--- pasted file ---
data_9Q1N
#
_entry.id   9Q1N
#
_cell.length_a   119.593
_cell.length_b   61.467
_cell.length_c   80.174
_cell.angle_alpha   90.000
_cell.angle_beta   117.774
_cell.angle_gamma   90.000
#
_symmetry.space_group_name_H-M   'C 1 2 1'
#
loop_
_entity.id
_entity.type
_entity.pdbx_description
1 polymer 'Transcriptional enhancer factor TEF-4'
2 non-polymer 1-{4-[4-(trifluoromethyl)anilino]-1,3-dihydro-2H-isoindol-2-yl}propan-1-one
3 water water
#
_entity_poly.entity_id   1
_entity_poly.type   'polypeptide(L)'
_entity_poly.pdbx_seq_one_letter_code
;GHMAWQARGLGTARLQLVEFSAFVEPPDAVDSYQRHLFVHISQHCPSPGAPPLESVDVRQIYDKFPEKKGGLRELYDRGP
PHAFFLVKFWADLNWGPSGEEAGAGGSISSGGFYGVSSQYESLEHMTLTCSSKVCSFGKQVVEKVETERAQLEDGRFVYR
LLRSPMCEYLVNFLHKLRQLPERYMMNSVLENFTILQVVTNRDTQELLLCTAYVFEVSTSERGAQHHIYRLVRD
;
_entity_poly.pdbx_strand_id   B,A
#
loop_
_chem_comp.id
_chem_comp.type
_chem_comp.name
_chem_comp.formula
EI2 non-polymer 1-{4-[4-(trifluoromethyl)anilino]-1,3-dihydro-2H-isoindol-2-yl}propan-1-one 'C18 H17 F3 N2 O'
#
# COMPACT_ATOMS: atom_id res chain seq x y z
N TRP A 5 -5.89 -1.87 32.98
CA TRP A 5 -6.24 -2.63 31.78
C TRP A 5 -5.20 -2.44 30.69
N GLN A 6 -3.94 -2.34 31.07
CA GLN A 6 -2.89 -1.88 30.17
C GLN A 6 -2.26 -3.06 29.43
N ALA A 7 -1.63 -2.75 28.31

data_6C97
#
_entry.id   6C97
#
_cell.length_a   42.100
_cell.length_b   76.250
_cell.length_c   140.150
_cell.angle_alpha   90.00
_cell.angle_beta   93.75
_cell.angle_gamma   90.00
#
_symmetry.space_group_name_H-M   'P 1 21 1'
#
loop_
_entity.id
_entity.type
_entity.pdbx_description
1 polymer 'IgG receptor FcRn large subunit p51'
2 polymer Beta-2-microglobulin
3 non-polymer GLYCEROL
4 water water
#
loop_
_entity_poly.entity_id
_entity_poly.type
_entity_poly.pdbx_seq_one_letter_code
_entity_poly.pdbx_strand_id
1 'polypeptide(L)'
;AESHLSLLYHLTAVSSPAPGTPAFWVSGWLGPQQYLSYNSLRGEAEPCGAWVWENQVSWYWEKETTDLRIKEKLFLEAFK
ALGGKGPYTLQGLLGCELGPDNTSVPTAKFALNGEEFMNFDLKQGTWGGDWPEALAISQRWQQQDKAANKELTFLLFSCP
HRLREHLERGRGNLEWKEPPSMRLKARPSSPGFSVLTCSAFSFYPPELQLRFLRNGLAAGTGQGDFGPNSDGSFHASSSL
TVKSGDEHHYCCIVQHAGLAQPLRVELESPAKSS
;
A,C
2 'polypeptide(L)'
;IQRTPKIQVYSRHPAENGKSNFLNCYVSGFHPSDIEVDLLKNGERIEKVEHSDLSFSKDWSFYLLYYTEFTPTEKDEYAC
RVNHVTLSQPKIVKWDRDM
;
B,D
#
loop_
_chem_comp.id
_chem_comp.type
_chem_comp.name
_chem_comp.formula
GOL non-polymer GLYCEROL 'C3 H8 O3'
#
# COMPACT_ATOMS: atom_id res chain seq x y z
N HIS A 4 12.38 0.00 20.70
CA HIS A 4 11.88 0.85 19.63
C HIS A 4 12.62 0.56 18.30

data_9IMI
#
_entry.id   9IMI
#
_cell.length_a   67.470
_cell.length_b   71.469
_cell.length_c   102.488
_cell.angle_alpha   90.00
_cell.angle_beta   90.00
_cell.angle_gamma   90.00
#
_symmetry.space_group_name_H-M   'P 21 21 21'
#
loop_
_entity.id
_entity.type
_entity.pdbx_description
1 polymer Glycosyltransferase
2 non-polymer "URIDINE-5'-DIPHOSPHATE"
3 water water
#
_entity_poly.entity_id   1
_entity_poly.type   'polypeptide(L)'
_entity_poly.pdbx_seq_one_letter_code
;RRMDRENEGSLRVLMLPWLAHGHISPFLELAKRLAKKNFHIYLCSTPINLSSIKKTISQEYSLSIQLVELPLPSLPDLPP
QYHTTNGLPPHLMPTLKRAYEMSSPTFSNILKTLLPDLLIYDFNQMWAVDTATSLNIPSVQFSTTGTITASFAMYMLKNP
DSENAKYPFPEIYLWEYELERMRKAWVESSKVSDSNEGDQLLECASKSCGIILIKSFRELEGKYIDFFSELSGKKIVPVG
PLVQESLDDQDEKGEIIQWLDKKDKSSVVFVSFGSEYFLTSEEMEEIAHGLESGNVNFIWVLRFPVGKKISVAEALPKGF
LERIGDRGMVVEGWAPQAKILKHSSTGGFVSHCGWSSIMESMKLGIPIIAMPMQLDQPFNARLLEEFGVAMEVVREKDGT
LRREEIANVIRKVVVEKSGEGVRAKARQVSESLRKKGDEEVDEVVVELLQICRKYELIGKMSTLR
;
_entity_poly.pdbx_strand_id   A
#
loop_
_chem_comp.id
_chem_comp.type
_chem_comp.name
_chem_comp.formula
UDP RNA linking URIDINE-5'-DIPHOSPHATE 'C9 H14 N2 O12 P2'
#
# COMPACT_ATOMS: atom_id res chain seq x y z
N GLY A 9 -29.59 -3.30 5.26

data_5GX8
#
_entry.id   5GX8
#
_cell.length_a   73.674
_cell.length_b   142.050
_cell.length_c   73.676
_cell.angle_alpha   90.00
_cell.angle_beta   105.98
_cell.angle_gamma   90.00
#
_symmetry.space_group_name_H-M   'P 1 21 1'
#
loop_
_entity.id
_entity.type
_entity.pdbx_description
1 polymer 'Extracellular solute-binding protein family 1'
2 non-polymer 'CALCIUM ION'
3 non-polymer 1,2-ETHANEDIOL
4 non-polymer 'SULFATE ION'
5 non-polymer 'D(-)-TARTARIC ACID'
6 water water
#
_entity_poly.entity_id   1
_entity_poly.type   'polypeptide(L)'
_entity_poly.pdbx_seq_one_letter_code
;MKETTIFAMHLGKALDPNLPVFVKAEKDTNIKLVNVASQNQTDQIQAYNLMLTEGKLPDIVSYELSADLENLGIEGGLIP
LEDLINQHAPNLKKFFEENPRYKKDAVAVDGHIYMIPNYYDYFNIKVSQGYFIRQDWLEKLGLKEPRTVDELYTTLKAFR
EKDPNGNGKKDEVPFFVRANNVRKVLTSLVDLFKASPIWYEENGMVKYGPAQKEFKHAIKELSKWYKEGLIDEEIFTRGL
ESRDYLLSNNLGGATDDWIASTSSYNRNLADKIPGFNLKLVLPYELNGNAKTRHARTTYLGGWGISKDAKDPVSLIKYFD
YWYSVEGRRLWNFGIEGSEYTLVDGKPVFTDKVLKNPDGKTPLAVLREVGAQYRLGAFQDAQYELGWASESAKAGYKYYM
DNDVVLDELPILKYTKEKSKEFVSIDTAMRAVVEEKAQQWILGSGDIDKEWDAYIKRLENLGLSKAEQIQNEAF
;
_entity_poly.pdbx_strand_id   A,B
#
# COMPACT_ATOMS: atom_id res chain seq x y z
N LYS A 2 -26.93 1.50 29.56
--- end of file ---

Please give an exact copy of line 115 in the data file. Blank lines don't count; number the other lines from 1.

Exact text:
2 non-polymer "URIDINE-5'-DIPHOSPHATE"